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Why Middle East social-web projects miss their target audience

If you're setting up a shop to sell poodles in Spain, it'd make sense to advertise in the Spanish-language 'Poodles Monthly' rather than in the English-language 'Cats R Us'.

That much seems obvious.  Yet all-too-often, Middle East-based social-web projects are not using this simple rule of thumb in the work they do: identify your target audience, and communicate with them.

Take the Royal Film Commission in Jordan's recent creativity workshop, which it set up with Joi Ito (an advisor to Meedan we should add) and a bunch of brilliant Creative Commons people from the Middle East.

The workshop was designed to provide 'talented young Arabs with tools that can enhance their ability to express themselves' and to 'share their creation with people all around the world.'

Looking at Joi's FriendFeed page, the event was a great success, bringing together next-generation web thinkers and producers to achieve great things.

But look again and you'll see that the event curriculum hardly references Arabic - the language of the vast majority of the more than forty million Arab web users in the Middle East.

How do you reach out to creative and talented 'Arabs' when you have no plans whatsoever for speaking with them in Arabic?

It turns out the organizers - including Donatella Della Ratta, a great friend of the Meedan project and herself a fantastic Syrian Arabic speaker - were well aware of this issue and were desperate to do something about it.  But, even still, they had been forced to reject Arabic speakers from the conference if they had no English!

Thanks to Meedan - there was an element of Arabic reporting coming out of the workshop.

We ran some 'events' on Meedan.net which allowed attendees to live blog across Arabic and English. This information is still out there on the web, available to millions of Arabic users to search and learn from.  Well done and thanks to everyone who made this happen.

Unfortunately, the RFC creativity workshop was not the exception, but - it appears - the rule.

The Palestine Literature Festival is also desperate to connect with a mixed-language audience.

Festival organizers are working round the clock to blog, vlog and tweet out about festival developments, presentations and - most depressingly - issues surrounding Israeli check points and police interference hindering their work.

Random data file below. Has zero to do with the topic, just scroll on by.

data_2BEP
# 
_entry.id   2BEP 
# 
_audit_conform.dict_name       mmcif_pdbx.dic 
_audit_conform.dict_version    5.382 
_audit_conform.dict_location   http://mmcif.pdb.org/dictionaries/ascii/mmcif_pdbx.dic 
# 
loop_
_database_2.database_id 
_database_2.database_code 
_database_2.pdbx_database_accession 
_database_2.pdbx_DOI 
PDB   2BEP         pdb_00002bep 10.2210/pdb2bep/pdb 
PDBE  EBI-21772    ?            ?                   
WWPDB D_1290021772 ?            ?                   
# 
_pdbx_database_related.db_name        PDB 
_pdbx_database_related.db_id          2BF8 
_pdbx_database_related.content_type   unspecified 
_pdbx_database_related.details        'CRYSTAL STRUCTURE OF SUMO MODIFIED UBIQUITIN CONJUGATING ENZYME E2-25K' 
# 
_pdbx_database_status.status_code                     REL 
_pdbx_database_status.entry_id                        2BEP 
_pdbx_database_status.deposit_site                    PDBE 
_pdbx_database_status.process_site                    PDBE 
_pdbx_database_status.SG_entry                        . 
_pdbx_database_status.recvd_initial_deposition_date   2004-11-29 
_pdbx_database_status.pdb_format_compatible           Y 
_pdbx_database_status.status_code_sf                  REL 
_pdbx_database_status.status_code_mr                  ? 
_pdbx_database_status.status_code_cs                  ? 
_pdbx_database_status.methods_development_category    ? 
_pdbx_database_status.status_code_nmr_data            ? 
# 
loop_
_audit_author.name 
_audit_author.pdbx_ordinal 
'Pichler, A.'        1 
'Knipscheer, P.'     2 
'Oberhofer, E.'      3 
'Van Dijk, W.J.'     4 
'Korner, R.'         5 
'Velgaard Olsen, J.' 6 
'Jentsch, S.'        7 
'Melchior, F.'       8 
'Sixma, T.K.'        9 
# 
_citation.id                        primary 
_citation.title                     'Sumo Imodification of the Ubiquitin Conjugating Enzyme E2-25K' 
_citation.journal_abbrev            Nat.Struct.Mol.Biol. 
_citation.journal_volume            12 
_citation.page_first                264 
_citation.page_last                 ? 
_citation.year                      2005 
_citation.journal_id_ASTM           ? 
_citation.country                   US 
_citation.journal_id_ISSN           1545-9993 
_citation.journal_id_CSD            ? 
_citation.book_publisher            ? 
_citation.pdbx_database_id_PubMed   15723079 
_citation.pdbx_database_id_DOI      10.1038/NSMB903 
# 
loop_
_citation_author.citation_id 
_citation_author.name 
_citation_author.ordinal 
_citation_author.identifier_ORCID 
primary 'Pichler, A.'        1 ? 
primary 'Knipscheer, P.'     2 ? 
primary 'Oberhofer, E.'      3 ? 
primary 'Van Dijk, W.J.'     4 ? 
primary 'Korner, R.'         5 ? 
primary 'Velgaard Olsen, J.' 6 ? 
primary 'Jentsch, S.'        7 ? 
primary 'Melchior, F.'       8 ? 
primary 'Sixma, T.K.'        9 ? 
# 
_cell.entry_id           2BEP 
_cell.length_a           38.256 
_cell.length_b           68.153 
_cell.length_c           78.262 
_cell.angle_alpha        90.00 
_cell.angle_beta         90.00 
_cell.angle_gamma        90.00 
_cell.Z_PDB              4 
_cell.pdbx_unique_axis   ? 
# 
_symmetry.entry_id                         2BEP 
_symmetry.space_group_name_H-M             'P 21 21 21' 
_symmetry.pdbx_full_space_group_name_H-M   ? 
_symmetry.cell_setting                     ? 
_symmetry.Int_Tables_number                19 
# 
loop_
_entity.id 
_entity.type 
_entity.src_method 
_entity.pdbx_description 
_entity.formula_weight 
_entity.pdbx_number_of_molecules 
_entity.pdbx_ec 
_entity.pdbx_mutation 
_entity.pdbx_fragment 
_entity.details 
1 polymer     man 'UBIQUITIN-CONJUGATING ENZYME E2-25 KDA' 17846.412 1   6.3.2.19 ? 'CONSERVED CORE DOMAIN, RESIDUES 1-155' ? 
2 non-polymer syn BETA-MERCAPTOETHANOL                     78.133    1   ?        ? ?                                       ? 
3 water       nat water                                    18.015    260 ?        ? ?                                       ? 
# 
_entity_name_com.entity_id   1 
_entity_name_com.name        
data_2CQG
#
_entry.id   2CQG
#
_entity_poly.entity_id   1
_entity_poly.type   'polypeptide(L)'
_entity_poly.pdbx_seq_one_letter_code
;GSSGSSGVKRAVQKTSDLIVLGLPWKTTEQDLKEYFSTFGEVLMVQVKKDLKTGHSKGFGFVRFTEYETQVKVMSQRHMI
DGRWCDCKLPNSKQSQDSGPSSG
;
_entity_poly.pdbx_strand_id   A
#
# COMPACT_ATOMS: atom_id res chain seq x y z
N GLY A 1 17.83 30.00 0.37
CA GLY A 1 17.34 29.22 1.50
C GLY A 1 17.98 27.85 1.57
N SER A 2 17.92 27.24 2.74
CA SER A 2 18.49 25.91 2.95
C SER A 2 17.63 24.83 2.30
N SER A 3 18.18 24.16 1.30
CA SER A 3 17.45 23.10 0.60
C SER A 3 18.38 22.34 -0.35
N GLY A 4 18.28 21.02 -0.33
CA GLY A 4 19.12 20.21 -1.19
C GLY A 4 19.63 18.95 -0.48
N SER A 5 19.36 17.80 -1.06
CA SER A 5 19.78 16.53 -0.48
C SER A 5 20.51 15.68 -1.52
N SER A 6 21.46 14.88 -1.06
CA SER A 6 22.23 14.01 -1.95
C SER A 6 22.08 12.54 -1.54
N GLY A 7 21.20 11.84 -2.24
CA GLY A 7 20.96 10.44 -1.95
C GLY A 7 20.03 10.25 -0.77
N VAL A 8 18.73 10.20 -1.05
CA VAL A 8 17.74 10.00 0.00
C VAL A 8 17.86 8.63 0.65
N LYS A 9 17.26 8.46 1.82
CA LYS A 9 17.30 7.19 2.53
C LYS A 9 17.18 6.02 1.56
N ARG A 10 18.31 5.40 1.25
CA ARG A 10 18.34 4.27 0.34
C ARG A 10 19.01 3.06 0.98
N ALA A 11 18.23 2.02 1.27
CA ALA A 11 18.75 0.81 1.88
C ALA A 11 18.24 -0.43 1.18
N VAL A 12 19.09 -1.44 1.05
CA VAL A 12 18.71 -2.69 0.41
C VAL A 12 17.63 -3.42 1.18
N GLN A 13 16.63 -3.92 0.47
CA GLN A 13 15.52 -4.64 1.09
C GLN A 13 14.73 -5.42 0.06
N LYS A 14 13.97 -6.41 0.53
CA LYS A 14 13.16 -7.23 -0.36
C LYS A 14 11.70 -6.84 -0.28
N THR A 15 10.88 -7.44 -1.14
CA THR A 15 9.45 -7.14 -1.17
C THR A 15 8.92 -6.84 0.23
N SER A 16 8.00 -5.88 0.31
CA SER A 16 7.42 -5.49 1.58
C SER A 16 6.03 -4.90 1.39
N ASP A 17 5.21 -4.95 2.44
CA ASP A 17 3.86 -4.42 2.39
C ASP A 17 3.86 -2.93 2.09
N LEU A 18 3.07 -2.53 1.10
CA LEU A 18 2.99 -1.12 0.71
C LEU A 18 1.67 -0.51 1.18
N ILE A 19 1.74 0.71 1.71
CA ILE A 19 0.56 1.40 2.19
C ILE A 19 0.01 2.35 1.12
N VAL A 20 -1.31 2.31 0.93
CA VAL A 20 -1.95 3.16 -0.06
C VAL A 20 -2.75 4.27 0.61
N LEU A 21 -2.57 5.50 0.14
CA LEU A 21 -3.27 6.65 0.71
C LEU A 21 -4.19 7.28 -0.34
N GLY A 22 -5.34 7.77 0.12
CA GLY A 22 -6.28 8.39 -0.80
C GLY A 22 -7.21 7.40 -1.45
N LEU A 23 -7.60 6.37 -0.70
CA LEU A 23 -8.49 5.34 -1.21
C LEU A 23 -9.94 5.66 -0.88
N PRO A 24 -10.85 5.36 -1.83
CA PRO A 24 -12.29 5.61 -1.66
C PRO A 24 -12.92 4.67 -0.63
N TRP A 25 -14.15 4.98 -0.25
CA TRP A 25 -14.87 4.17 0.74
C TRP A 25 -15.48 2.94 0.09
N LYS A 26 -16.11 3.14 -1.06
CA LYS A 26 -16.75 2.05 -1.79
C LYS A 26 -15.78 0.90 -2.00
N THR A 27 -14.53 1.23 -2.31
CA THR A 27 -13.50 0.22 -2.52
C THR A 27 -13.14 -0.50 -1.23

But, there's apparently very little of this in Arabic. The key with an issue like Palestine is surely to connect Palestinians (mostly Arabic speakers) engaged with the reality on the ground with a wider audience through the web.

Literature seems a fantastic vehicle for doing this, as does a mobile festival that goes to the audience in a part of the world where barriers are all too tall and obstructive.

But there seems to be a massive opportunity here to get the word out in Arabic and English - and connect the two language communities.

This did not appear to be a key part of the festival's plans perhaps because there was low awareness of the options for engaging translation communities on the web.

We at Meedan intend to fill that gap.  If you want to help translate feeds coming out of the Palestine Literature Festival - get in touch, now, by writing to @meedan on Twitter or info@meedan.net.

We want to translate the festival's blog - including one by celebrated novelist Ahdaf Soueif, and its twitter feed too.

We now have good experience of nimble action to help fill the translation gap.

When the AUC's Adham Center organized a Lessons Learned conference to bring together bloggers from the Arab world with their counterparts from elsewhere, they were aware of the trasnlation need.

Translators were at hand in the conference room to translate everything into Arabic as needed.

But when bloggers began twittering out from the meeting, Arabic was nowhere to be seen.

We quickly moved in to translate the twitter feed for the benefit of Arabic speakers who couldn't be there.  Larry Pintak - the center director and veteran journalist - was also able to have his conference notes translated into Arabic.  These notes are still there for Arabic speakers to read.

It seems to make sense that a meeting to share lessons learned for the benefit of the Arab blogosphere should actively plan on recording those lessons into the language of the vast majority of people in the region - not least for the sake of Arab bloggers.

This, it seems to me, is an absolute fundamental if donor money is to be spent wisely to scale impacts in-region.